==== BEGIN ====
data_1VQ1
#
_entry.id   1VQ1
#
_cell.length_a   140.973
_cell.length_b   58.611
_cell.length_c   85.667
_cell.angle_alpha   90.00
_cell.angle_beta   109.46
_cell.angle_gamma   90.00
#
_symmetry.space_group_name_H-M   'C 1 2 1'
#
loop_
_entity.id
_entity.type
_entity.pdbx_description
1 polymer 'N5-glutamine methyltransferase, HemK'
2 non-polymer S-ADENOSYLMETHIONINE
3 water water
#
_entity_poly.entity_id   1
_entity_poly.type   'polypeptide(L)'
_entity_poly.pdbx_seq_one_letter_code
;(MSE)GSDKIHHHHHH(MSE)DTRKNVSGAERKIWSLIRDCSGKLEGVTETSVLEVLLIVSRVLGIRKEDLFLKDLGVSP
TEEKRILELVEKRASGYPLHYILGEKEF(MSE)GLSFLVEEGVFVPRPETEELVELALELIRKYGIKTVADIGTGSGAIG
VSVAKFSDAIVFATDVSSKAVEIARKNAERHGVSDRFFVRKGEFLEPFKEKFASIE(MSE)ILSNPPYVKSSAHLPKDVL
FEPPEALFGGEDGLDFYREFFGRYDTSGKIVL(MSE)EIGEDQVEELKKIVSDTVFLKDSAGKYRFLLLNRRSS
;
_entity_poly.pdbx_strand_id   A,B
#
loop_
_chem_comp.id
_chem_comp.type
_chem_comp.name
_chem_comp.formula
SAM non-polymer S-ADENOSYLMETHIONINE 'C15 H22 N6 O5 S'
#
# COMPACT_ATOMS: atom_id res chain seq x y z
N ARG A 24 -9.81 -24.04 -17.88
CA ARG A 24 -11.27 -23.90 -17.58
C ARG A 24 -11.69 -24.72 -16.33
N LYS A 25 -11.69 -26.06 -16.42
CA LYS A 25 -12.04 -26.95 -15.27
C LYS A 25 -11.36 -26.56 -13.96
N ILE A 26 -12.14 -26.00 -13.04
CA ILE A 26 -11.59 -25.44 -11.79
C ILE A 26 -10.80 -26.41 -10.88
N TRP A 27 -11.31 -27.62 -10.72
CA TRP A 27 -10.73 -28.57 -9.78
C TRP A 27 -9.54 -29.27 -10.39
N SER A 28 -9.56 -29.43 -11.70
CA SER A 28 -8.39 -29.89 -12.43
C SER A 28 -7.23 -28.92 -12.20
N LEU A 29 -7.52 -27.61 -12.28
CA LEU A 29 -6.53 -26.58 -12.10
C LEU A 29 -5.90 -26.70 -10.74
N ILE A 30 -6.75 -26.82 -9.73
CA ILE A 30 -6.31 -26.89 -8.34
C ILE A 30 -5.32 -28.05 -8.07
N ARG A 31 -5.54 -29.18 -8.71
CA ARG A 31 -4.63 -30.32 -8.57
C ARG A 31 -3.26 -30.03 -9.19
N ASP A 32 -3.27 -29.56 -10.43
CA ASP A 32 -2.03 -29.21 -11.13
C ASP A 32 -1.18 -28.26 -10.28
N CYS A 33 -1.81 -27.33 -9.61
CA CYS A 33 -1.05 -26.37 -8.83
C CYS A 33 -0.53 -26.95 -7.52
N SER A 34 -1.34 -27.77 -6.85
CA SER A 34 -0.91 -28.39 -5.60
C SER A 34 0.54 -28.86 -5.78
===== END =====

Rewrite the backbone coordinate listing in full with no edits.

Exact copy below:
data_1VQ1
#
_entry.id   1VQ1
#
_cell.length_a   140.973
_cell.length_b   58.611
_cell.length_c   85.667
_cell.angle_alpha   90.00
_cell.angle_beta   109.46
_cell.angle_gamma   90.00
#
_symmetry.space_group_name_H-M   'C 1 2 1'
#
loop_
_entity.id
_entity.type
_entity.pdbx_description
1 polymer 'N5-glutamine methyltransferase, HemK'
2 non-polymer S-ADENOSYLMETHIONINE
3 water water
#
_entity_poly.entity_id   1
_entity_poly.type   'polypeptide(L)'
_entity_poly.pdbx_seq_one_letter_code
;(MSE)GSDKIHHHHHH(MSE)DTRKNVSGAERKIWSLIRDCSGKLEGVTETSVLEVLLIVSRVLGIRKEDLFLKDLGVSP
TEEKRILELVEKRASGYPLHYILGEKEF(MSE)GLSFLVEEGVFVPRPETEELVELALELIRKYGIKTVADIGTGSGAIG
VSVAKFSDAIVFATDVSSKAVEIARKNAERHGVSDRFFVRKGEFLEPFKEKFASIE(MSE)ILSNPPYVKSSAHLPKDVL
FEPPEALFGGEDGLDFYREFFGRYDTSGKIVL(MSE)EIGEDQVEELKKIVSDTVFLKDSAGKYRFLLLNRRSS
;
_entity_poly.pdbx_strand_id   A,B
#
loop_
_chem_comp.id
_chem_comp.type
_chem_comp.name
_chem_comp.formula
SAM non-polymer S-ADENOSYLMETHIONINE 'C15 H22 N6 O5 S'
#
# COMPACT_ATOMS: atom_id res chain seq x y z
N ARG A 24 -9.81 -24.04 -17.88
CA ARG A 24 -11.27 -23.90 -17.58
C ARG A 24 -11.69 -24.72 -16.33
N LYS A 25 -11.69 -26.06 -16.42
CA LYS A 25 -12.04 -26.95 -15.27
C LYS A 25 -11.36 -26.56 -13.96
N ILE A 26 -12.14 -26.00 -13.04
CA ILE A 26 -11.59 -25.44 -11.79
C ILE A 26 -10.80 -26.41 -10.88
N TRP A 27 -11.31 -27.62 -10.72
CA TRP A 27 -10.73 -28.57 -9.78
C TRP A 27 -9.54 -29.27 -10.39
N SER A 28 -9.56 -29.43 -11.70
CA SER A 28 -8.39 -29.89 -12.43
C SER A 28 -7.23 -28.92 -12.20
N LEU A 29 -7.52 -27.61 -12.28
CA LEU A 29 -6.53 -26.58 -12.10
C LEU A 29 -5.90 -26.70 -10.74
N ILE A 30 -6.75 -26.82 -9.73
CA ILE A 30 -6.31 -26.89 -8.34
C ILE A 30 -5.32 -28.05 -8.07
N ARG A 31 -5.54 -29.18 -8.71
CA ARG A 31 -4.63 -30.32 -8.57
C ARG A 31 -3.26 -30.03 -9.19
N ASP A 32 -3.27 -29.56 -10.43
CA ASP A 32 -2.03 -29.21 -11.13
C ASP A 32 -1.18 -28.26 -10.28
N CYS A 33 -1.81 -27.33 -9.61
CA CYS A 33 -1.05 -26.37 -8.83
C CYS A 33 -0.53 -26.95 -7.52
N SER A 34 -1.34 -27.77 -6.85
CA SER A 34 -0.91 -28.39 -5.60
C SER A 34 0.54 -28.86 -5.78